ROI and Social Media: Here We Go Again

Ruler

Measurement has always been a thorn in the side of any emerging media category. In the early days of banner advertising, it took a while before there was anything resembling a consensus on CPM, even though banner advertising ultimately isn’t very different from any form of visual advertising. Then anyone who took the time to understand CPM immediately wanted to apply it to every form of interactive marketing, regardless of whether or not it ultimately made any sense. Luckily, or not for some marketers, search came around and all of a sudden ROI became easy to measure (and impress your boss with) so all of a sudden every interactive marketing manager wanted to know what his ROI would be on every program.

Valeria Maltoni on Conversation Agent examined the the topic of measuring social media a little more deeply this week, saying “It is essential to show tangible value beyond the creation of community and internal engagement.” She talks about how it’s less important what the “I” in ROI is, whether it’s investment, influence or involvement, but more a matter of finding out how to measure what that return actually is.

I would argue that the “I” is always, ultimately, “investment” since the real challenge for selling social media initiatives is to show the value over other forms of interactive marketing that are competing for the same budgets (my perspective is obviously skewed to the agency side). However, I feel the the model itself can be much simpler than most of the alternatives I’ve seen.

First off, you’re hopefully building your social media programs based on some key data that speaks to your key objectives. For example, a pre-launch consumer technology product may be engaging in social media to identify and build relationships with influencers and potential product evangelists that they eventually want to invite into a beta testing program. Mayeb you know from previous experience that an $80,000 online ad buy only really acquired 120 of the target consumers they were looking for. Essentially, their cost per acquisition was around $650 and they’d like to at least cut that in half. So once you know the value of this kind of interaction, say $300 per acquisition, you know that the ROI on your program that pulled in 200 of the target influencers is worth at least $60k.

You don’t need to stop there though. You can use CPM to your advantage without being deceptive. If the CPM for this desirable niche was $30 than what is the value per thousand for people that take a poll? Would your marketing team agree that this interaction is four times more valuable than a banner impression in your target’s periphery? Considering what they probably pay for a click, I would guess that you will reach that consensus easily.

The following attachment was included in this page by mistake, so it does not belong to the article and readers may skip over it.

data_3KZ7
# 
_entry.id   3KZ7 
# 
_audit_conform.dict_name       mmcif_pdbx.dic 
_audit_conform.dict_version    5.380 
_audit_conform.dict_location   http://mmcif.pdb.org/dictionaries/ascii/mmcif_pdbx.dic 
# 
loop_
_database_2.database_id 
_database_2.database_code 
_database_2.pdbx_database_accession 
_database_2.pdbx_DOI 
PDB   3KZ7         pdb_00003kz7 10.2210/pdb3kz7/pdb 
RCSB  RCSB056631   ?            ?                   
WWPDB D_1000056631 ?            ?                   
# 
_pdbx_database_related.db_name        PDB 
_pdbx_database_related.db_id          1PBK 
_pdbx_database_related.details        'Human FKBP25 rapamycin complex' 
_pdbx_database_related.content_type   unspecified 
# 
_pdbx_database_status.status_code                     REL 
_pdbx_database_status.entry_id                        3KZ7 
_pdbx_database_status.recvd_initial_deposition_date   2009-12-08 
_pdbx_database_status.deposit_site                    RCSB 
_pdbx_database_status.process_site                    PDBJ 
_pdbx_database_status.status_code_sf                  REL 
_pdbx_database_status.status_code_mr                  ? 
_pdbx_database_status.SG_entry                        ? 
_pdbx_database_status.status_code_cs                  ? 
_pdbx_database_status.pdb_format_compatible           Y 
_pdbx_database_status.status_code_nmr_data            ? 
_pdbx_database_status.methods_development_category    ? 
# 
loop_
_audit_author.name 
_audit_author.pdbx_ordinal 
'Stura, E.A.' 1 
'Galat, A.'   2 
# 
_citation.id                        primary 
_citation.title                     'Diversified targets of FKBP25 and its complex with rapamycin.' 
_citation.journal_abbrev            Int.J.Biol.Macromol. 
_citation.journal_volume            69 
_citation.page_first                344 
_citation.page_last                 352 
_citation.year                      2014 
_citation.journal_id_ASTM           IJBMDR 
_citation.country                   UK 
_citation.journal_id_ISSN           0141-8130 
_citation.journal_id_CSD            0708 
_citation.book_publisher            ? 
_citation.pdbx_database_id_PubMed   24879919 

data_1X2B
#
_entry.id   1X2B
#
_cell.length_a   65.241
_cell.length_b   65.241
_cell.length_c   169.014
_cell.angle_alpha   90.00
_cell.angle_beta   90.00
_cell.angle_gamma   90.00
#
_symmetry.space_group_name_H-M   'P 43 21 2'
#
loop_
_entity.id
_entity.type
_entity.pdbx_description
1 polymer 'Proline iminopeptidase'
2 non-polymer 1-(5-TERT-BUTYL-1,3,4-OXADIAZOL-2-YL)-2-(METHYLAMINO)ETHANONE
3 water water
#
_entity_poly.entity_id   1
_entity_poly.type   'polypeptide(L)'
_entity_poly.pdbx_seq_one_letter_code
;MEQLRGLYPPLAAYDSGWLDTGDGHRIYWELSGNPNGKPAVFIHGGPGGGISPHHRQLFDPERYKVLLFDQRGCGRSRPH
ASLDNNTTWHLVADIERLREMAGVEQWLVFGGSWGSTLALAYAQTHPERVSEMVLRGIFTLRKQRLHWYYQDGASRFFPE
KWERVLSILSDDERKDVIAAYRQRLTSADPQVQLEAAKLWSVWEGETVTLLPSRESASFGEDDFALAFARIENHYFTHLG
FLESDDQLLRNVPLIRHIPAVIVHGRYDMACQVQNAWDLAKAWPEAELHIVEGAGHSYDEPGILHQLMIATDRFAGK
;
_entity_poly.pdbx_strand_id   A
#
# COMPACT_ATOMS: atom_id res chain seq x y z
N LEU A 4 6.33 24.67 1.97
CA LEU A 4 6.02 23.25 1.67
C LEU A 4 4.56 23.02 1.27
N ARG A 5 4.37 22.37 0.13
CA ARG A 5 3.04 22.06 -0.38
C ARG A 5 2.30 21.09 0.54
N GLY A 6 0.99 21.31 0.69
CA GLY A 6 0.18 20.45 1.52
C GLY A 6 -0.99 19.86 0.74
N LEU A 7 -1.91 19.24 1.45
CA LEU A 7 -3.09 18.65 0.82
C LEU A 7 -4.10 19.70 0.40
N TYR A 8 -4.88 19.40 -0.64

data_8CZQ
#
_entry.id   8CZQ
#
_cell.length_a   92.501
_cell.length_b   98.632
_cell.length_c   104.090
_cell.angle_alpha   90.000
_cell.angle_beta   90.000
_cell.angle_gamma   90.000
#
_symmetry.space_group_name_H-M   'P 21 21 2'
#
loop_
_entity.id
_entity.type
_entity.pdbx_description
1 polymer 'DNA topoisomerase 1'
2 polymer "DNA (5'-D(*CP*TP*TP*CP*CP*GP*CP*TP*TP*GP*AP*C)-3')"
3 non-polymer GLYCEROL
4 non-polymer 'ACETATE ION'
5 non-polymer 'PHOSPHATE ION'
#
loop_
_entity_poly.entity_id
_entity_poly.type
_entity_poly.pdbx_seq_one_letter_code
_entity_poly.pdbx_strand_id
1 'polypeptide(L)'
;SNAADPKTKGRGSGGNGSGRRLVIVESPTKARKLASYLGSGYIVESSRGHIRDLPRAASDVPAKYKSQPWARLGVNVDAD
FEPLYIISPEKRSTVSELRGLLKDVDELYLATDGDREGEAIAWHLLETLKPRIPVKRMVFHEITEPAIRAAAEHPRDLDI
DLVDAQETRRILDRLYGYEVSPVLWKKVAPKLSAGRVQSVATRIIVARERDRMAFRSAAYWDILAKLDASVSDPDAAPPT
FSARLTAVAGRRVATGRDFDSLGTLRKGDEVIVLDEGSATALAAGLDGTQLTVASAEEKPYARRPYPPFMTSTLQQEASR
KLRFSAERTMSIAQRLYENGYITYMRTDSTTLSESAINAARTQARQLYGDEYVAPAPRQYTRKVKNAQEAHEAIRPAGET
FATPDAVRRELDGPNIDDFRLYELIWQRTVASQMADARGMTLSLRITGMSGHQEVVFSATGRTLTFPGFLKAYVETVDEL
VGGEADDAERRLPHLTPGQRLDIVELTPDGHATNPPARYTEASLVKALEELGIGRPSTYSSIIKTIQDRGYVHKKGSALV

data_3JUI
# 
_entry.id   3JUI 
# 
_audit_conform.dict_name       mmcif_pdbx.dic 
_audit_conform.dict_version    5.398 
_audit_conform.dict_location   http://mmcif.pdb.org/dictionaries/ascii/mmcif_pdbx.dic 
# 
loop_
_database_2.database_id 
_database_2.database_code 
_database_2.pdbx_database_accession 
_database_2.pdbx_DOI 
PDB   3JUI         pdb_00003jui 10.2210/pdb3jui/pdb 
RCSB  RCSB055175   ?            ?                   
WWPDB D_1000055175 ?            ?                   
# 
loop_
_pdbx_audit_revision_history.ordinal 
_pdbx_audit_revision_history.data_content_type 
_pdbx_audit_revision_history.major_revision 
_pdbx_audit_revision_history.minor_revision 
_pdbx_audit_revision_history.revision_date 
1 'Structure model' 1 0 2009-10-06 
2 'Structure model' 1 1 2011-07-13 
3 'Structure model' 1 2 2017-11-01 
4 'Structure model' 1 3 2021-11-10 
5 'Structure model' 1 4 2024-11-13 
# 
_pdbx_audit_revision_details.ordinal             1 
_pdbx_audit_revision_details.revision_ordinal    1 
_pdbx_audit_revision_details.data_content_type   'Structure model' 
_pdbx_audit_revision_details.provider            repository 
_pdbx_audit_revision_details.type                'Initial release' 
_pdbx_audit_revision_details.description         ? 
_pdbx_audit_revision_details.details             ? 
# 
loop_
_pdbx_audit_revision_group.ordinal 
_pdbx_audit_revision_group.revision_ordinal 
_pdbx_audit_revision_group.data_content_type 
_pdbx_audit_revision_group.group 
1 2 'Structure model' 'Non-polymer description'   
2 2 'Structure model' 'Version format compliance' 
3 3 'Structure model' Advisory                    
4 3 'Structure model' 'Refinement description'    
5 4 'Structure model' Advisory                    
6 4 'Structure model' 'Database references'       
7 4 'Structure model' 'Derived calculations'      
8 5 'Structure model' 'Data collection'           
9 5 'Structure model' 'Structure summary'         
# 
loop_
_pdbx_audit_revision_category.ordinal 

This kind of formula can grow more and more complicated (can you put a $ value on each percentage increase in a brand awareness survey?) but you’ll probably find that you don’t need to pull too many metrics before you find that you’re generating a compelling ROI model that directly speaks to your objectives. In fact, the fewer metrics it takes for you to get there, the simpler and easier it will be to translate to everyone who you will need to convince.

Of course this is just one method, of many, that can speak to ROI, which in and of itself is a flawed justification for engaging in social media. Hopefully, after getting past the ROI hurdle, you will have an easier time convincing detractors that social media is important because you need to be wherever your stakeholders are in order to communicate with them organically, whether it’s at the grocery store, on their mobile device or on this strange directory where they spend over two hours per visit.

  • http://www.conversationagent.com Valeria Maltoni

    Good example! I won’t argue with you ;-) Every time I see that expression I’m reminded of the power lawyers have inside organizations, which is another challenge for those who wish to implement a social media strategy, particularly if that includes a blog.

    To me content, and valuable or topical content at that, almost always trumps advertising online… unless the rich media adverts manage to be wrapped around entertainment to allow a test drive of the offering. But, as you caution up front, we must be disciplined and match tactic to strategy. The most things change…

  • http://point-oh.com Peter Imbres

    Thanks for your comment, Valeria!

    Yeah, I guess I’m always just trying to get past the metric roadblocks so I can justify projects on my own terms. I tend to use advertising as counterpoint since that’s who we’re fighting for the bigger budgets to do really ambitious work in this space. But we’re in complete agreement over good content being more valuable than advertising and that certainly goes well beyond social media channels.

    Ed. note: I can’t believe I misspelled “social” in the headline of my original post…beginner’s mistake ;)

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